2. New to the blog. Congratulations on your run! Amazing and inspiration! Can I substitute white or brown sugar instead of palm sugar?

    Seattle, WA USA

  3. Yay!

    I saw from the results that you’d run a brilliant PB but I really wanted to hear your opinion about it and your story of the day. I know it’s a little slower than you’d aimed for, but it’s still a great time and a fab PB.

    I’m training for my first ever half-marathon. I only started running just before Easter 2012 so it’s not even been a year yet, and my aim is just to complete it in less than 4 hours. So you run more than twice as fast as I can. I’m in awe.

    Two questions for you:
    1. These cookies sound great but I don’t have quinoa flakes. Could I use porridge oats instead?

    2. Do you do any refuelling during the race, and if so what do you use? I’m carrying plenty of spare weight to use for fuel, but the advice seems to be to add some nutrition after each hour of running. The ‘sports gels’ look incredibly synthetic and horrible to me.

    Thanks and many congratulations

  4. It would be worth trying it with fine porridge oats. I think it could work.

    I usually don’t eat much during a race, as I am always scared that my stomach turns against me. During half marathons I eat one energy gel maximum (often nothing). During last week’s full marathon I had half a banana at 20k. You can condition yourself to eat during races, but I’d keep it to an absolute minimum. The energy gels are synthetic, but once in a while they serve their purpose. Alternatively, you can eat raisins. They also take funny tastes out of your mouth that come when you run for a long time.

    If you eat properly and enough the day before a race, and have a decent carb-rich breakfast a couple of hours before the race, you should be fine without too much food during the race that you have carry around for hours.

  5. Thanks. It takes me a long time to cover the distance so I think I need something to keep me going. I’ll try a few raisins.

  6. Thanks for letting us know how you went. You did brilliantly. Fourth in your age category is amazing. My husband used to vomit at the end of marathons and then eat enormous meals for days. He still does that now with his mountain biking.

  7. These look amazing! I love crispy cookies too and can’t wait to try these with my boys. Congrats on your race!

  8. Great job Anja! I’ve been following your blog for a few years now and you inspired me to finally run the half marathon – Cowtown Half Marathon/Fort Worth, TX – for the first time in two weeks. I will be happy if I can make it within 2 hours though. Oh, and I’m planning to make these cookies too.

  9. Good luck, Gabriella! A first Half Marathon in under two hours would be awesome. Let me know how it went.

  10. Congratulations! What an accomplishment. I could think of no better way to fuel your body back up with a little quinoa treat. And these cookies sound absolutely divine.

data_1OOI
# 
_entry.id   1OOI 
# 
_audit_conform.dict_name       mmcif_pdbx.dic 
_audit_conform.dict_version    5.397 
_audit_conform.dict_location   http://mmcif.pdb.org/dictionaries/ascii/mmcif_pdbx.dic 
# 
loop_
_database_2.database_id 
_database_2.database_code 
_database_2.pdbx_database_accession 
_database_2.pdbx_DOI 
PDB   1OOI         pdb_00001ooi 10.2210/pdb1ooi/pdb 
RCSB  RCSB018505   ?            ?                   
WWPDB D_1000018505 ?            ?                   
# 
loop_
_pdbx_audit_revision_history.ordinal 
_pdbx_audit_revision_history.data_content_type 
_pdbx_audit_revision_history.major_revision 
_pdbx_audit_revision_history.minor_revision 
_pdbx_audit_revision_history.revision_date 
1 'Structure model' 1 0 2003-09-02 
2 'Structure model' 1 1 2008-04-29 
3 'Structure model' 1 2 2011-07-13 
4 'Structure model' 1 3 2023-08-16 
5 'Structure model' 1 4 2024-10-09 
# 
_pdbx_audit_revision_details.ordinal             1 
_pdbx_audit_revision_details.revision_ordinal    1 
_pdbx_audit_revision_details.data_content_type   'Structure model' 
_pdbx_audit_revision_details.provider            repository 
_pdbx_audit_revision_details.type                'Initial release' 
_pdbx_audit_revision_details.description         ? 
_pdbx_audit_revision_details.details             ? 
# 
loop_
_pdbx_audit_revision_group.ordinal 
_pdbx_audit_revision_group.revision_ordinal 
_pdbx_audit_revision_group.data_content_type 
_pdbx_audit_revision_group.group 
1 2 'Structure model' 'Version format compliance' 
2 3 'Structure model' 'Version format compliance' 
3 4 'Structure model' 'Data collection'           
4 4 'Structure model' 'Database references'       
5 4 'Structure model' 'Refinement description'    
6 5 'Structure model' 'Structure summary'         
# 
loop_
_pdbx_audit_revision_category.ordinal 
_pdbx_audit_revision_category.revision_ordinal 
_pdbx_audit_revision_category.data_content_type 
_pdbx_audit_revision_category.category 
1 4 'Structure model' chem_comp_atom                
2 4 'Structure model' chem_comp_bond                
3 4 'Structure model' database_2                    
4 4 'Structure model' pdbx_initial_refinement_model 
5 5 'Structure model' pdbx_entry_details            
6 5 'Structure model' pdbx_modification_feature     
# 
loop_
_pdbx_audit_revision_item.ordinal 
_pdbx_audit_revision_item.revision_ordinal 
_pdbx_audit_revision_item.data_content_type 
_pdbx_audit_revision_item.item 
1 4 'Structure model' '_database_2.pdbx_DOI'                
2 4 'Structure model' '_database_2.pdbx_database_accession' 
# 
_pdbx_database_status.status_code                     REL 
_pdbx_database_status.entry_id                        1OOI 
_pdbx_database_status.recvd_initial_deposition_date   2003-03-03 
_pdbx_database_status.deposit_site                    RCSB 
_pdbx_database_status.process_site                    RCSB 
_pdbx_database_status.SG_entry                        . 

I would love for you to come enter this fabulous recipe into Thank Goodness It’s Quinoa, a bi-weekly link party celebrating all things quinoa. I know our readers would adore this recipe!

    Happy Friday!!

  11. Another great recipe……love love love your blog:). Just a question, is the coconut milk you mention above ‘canned coconut’ milk? Or would almond milk or similar be sufficient?

    Many thanks.

  12. Hi Sararoshy, I am glad you are liking my blog!! I used canned coconut milk. I think the recipe could work with almond (or other milk) too, as it is the liquid that’s needed here to soak up the flakes. If you try it with other milk, let me know how it went.

  13. Incredibly, I spotted a bag of quinoa flakes the other day – so was able to try these biscuits. I knew it would be close to impossible to find palm sugar, and I was right – so I used the same quantity of raw muscovado sugar. I thought getting coconut milk would be easy as usually it’s a standard ingredient in UK supermarkets, but I couldn’t find it in the small size supermarket in rural Cornwall so I substituted soya cream that I was able to pick up at the health food shop that sold me (incredibly expensive) coconut oil.

    All worthwhile as the biscuits are delicious. Lovely and crunchy.

    My only problem was that in our cold climate, the coconut oil was like a rock and I had to knead it by hand into the sugar until it was soft enough to use the mixer on for creaming it. Should I have melted it first?

    I made double quantities to take to a charity event, and am looking forward to making another batch for another charity even this week coming up.

  14. Oops, should mentioned that the coconut oil should be liquid. Here in Dubai it’s always so warm, that room temperature has it liquid all the time. Will change it in the recipe

  15. If I were to sub in coconut sugar for the palm sugar would the result be much different?

    Use the same amount?

Leave a Reply

Your email address will not be published. Required fields are marked *

This site uses Akismet to reduce spam. Learn how your comment data is processed.